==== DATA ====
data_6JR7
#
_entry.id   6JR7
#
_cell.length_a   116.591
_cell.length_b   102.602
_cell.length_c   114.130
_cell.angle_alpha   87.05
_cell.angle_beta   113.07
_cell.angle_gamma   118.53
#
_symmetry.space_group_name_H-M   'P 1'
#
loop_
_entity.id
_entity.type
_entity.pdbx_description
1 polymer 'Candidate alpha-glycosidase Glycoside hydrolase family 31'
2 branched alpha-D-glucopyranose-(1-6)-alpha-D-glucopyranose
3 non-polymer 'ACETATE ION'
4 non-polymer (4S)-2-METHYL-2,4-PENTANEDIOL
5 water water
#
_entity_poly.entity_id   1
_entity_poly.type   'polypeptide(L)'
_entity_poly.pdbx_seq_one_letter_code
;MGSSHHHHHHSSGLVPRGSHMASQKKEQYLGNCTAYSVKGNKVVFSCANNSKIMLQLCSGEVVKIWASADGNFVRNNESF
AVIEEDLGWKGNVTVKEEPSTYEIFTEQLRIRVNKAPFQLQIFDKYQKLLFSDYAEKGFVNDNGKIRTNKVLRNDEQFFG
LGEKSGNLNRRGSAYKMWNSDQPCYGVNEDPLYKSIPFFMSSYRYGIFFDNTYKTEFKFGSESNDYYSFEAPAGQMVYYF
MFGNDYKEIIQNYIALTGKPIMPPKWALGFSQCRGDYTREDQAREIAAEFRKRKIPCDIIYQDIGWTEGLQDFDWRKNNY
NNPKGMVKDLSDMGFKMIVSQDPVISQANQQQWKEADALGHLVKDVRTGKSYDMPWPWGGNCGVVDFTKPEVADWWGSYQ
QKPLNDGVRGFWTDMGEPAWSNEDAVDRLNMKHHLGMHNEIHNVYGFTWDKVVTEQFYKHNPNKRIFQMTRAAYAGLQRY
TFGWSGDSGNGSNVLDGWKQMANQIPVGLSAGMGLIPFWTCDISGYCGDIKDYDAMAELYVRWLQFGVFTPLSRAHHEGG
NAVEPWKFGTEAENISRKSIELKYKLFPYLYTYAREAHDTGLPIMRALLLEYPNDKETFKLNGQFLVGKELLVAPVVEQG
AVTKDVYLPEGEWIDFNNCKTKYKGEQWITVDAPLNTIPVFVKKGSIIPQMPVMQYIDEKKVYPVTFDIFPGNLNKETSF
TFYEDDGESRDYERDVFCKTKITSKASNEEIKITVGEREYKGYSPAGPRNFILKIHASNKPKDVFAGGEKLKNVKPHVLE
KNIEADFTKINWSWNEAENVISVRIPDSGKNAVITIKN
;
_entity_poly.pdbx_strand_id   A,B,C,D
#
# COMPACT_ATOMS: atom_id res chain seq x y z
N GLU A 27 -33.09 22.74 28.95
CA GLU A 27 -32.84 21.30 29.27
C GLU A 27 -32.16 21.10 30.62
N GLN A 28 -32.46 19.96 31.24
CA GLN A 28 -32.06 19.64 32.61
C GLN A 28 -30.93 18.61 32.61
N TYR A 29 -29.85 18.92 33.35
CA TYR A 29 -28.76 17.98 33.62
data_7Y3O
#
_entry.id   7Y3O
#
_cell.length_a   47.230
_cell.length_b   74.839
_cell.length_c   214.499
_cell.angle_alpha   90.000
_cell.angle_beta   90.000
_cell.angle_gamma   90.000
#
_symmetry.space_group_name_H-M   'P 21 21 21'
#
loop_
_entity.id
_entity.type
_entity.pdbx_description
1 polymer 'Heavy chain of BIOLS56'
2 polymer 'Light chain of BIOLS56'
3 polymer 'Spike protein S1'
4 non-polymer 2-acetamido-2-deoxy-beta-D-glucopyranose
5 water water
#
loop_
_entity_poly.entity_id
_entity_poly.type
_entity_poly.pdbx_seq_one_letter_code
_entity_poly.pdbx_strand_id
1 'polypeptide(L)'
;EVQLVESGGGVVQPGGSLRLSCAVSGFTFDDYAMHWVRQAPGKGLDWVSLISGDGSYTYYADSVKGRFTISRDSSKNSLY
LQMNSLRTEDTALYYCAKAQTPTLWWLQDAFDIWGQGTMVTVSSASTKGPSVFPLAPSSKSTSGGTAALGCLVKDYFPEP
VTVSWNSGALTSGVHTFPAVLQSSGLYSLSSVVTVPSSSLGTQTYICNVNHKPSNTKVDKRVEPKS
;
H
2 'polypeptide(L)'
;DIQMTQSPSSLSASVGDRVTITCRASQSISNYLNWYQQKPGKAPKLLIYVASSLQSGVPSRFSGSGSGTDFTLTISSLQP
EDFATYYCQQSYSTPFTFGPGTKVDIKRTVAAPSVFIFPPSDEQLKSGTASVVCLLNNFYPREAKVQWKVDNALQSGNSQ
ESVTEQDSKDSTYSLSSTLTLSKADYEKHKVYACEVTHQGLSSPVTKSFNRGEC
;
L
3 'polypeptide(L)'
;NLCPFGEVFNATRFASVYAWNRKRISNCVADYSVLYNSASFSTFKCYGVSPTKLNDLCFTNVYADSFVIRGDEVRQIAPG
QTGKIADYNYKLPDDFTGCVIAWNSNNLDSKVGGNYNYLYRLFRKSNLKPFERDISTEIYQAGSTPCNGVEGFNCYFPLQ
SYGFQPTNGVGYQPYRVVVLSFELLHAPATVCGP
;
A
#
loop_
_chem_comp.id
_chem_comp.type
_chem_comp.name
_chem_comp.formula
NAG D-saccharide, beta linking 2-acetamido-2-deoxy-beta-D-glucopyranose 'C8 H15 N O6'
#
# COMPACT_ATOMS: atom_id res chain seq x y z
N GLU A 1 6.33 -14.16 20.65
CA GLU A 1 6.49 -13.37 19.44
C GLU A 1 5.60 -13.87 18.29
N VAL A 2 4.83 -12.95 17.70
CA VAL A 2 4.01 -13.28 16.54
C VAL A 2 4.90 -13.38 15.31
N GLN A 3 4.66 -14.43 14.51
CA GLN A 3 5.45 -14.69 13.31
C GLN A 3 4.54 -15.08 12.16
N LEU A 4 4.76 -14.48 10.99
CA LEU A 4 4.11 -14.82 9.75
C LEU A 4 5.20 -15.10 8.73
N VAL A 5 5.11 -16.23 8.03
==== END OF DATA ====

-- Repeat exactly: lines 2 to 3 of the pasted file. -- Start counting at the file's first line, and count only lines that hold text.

#
_entry.id   6JR7